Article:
Renaissance News

Cultures of Correspondence, July 2010


Early Modern Studies In Scotland Seminar
A One–Day Colloquium at the Centre for Early Modern Studies
University of Aberdeen, 24th July 2010



Speakers:

Suzanne Trill           on Women’s Letter-writing in Scotland
Alison Wiggins        on Bess of Hardwick’s Correspondence
James Daybell         on Early Modern Letter Books
Andrew Zurcher      on Letters of the Elizabethan Secretariat
Andrew Gordon       on Purloined Letters at the Elizabethan Court
Kenneth Austin        on Theodore Beza’s Correspondence Networks

To reserve a place please contact a.gordon@abdn.ac.uk
Attendance £10
A limited number of postgraduate travel bursaries are available
For full programme go to www.abdn.ac.uk/emsis


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CULTURES OF CORRESPONDENCE: THE CONFERENCE
The One-Day Cultures of Correspondence Colloquium will be followed in 2011 by a conference jointly organised by
Centre for Humanities, Music and Performing Arts at the University of Plymouth &
Centre for Early Modern Studies at the University of Aberdeen.
The conference ‘Cultures of Correspondence in Early Modern Britain, 1550-1640’
will take place at the University of Plymouth 14-16 April 2011,       

The Call For Papers is now available at
and at the EMSIS website


Dr Andrew Gordon
Department of English
Taylor Building
University of Aberdeen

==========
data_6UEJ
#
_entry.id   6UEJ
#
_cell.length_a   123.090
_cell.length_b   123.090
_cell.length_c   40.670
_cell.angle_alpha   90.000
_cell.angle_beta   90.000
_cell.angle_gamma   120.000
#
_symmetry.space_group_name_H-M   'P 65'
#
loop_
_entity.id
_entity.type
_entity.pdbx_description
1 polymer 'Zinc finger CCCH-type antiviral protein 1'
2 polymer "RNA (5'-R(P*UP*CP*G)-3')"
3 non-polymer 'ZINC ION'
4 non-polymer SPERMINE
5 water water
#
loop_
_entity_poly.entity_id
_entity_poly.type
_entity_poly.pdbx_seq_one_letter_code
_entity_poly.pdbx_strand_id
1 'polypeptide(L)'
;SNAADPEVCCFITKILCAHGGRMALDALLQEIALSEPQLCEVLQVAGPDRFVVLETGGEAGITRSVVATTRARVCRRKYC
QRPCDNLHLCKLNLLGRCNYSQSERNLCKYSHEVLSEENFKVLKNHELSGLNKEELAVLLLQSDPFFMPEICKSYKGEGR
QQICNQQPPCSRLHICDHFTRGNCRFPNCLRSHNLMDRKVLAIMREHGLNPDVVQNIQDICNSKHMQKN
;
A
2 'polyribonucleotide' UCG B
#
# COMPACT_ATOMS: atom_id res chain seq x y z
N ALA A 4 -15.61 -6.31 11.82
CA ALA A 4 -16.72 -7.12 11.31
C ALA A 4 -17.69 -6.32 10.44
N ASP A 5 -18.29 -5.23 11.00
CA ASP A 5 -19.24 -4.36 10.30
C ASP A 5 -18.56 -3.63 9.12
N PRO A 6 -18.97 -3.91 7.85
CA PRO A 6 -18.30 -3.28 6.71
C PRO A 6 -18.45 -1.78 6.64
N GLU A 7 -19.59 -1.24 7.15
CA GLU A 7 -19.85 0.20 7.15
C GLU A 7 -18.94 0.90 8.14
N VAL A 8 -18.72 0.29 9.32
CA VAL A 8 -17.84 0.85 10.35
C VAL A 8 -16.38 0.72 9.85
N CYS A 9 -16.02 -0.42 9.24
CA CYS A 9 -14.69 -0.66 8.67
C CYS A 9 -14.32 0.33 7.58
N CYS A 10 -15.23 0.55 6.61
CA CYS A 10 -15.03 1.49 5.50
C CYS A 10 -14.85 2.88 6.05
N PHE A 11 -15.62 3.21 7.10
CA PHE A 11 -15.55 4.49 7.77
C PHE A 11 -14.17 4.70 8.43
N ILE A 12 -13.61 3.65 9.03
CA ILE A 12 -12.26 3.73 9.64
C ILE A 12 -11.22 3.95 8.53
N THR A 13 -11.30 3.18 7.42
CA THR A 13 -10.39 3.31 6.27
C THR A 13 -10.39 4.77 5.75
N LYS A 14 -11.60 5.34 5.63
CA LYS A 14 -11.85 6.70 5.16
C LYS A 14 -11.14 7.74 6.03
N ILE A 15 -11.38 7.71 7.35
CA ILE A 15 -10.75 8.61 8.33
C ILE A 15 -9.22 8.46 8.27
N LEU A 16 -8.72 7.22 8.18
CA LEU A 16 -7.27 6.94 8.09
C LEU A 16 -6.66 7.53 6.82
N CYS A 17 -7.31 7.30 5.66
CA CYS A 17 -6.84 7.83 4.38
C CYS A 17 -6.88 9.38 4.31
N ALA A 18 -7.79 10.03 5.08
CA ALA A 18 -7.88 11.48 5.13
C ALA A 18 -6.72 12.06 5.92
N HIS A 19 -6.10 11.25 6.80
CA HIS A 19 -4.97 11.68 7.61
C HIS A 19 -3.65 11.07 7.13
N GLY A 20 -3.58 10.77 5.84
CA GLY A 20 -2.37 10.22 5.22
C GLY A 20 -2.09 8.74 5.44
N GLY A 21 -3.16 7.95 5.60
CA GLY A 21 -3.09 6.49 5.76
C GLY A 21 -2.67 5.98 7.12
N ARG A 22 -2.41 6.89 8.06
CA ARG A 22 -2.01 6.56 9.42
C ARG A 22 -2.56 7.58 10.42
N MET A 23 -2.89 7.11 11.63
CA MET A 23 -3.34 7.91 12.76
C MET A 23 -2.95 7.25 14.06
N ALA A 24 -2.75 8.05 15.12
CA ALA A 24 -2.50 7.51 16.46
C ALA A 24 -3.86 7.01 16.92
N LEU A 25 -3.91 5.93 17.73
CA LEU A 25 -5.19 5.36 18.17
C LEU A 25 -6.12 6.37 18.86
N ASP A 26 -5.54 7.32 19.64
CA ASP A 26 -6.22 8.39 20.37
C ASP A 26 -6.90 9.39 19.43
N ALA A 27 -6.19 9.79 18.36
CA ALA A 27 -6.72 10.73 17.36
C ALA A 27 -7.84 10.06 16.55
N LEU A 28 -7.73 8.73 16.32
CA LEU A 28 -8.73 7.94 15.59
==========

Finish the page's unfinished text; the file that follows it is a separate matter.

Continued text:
Shakespeare’s Globe Gesture Lab at The Globe

Shakespeare’s Globe Gesture Lab
 November 5th-7th 2010 at Shakespeare’s Globe

Advising artists about imitation, Leonardo da Vinci suggested they  “take pleasure in carefully watching those who talk together with gesticulating hands, and get near to listen to what makes them make that particular gesture” (fol. 1).  The Shakespeare’s Globe Gesture Lab will conduct a similar experiment by bringing together theatre practitioners, drama scholars, cognitive theorists and psychologists to investigate the relationship gesture and thought have to performance. What is the relationship between gesture and thought? How do actors incorporate gesture into their performances? How conscious is the actor’s hand? Can we develop a theory of acting or a method of actor training by studying historical gestures?

Over the three days, theatre practitioners will conduct experiments on the Globe stage and academics will give papers on a variety of topics related to these questions and together discuss the dynamic relationship between the hand and mind in performance.

Experiments include: Ben Naylor and Anna Morrissey (The Central School of Speech and Drama) ‘The Bulwer Project’ ; Tom Cornford (University of Warwick) ‘Thinking with Your Hands: Michael Chekhov’s “Language of Gestures”’; Stephen Purcell (Southampton Solent University) and Andy Kesson (University of Kent) ‘“Here, where you are”: Investigating Dramatic and Theatrical Space’

Speakers include: Dr Paul Menzer (Mary Baldwin College, Virginia), Professor David McNeil (University of Chicago), Professor Evelyn Tribble (University of Otago, New Zealand), Dr Terri Bourus (Indiana University), Dr Farah Karim-Cooper (Shakespeare’s Globe), Professor Geoff Beattie (Manchester University)

Registration opens in October. For more information, please contact Dr. Farah Karim-Cooper on farah@shakespearesglobe.com

Farah Karim-Cooper
Head of Research & Courses, Globe Education
020 7902 1439